|Thesis abstract: |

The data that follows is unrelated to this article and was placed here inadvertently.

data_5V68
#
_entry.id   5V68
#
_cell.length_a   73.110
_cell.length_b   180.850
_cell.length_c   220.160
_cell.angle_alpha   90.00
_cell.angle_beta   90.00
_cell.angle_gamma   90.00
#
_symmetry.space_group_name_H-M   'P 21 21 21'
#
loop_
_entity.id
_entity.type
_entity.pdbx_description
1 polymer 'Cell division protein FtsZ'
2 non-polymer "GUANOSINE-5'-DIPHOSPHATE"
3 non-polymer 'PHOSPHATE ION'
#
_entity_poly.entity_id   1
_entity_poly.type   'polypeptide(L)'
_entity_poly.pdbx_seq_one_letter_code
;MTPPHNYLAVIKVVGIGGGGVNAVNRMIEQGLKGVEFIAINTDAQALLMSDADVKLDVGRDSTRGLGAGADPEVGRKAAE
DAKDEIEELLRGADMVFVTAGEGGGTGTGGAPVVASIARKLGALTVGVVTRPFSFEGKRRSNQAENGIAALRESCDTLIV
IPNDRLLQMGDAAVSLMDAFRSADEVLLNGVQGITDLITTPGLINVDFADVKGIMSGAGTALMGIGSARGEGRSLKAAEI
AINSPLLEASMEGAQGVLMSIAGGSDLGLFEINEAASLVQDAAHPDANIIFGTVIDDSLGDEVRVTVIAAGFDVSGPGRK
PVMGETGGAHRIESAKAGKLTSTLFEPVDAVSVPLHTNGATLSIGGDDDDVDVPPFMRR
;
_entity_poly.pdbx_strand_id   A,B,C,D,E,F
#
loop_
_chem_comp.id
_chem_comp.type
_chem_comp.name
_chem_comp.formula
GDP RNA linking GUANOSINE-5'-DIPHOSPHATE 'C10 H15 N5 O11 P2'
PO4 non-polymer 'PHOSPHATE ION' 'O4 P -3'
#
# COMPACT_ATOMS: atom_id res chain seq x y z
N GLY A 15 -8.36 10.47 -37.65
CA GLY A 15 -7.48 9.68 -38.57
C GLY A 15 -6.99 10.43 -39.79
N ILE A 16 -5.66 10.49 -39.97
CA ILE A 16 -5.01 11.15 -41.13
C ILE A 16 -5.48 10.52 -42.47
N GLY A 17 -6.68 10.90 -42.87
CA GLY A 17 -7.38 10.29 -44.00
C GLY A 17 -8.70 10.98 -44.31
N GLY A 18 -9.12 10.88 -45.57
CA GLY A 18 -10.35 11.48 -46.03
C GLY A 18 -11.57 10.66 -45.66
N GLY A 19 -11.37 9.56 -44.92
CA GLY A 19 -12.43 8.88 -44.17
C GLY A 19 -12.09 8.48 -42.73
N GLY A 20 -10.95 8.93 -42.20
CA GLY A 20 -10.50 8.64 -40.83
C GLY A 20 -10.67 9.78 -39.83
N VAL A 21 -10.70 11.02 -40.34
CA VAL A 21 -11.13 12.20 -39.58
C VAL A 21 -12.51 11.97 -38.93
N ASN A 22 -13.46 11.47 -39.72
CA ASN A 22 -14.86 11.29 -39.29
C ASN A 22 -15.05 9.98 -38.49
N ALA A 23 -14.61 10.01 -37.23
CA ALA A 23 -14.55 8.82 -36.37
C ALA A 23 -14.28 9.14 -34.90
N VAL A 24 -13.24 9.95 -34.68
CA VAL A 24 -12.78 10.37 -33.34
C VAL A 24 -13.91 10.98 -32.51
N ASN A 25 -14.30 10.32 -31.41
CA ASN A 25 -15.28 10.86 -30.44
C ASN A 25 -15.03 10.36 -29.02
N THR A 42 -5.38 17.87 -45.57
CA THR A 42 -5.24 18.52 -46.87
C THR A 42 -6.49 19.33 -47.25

In many industrial applications, a mathematical description of the plant is not available or the modeling study is too expensive and time-consuming. Data-driven methods overcome these problems, allowing the control engineer to quickly select the best model of the process in a specific class, in order to use it for design purpose. Nevertheless, in classical system-identification procedures, it is difficult to find a model which is both simple and reliable. Moreover, detecting which dynamics is relevant for the final control objective is not a simple task. In the so-called ¿direct¿ data-driven methodologies, a controller is directly selected from data, without need to identify a model of the system. In this way, process dynamics are automatically considered relevant or not, depending only on their weight on the final control index. In this work, existing direct data-driven design methods are extended to a larger class of industrially relevant problems, including control of time-delay systems, cascade schemes, multivariable plants and some critical nonlinear issues. Statistical efficiency of the methods is also analyzed and improved via optimal input design. Finally, some real-world complex engineering applications are dealt with to prove the effectiveness of the extended methods.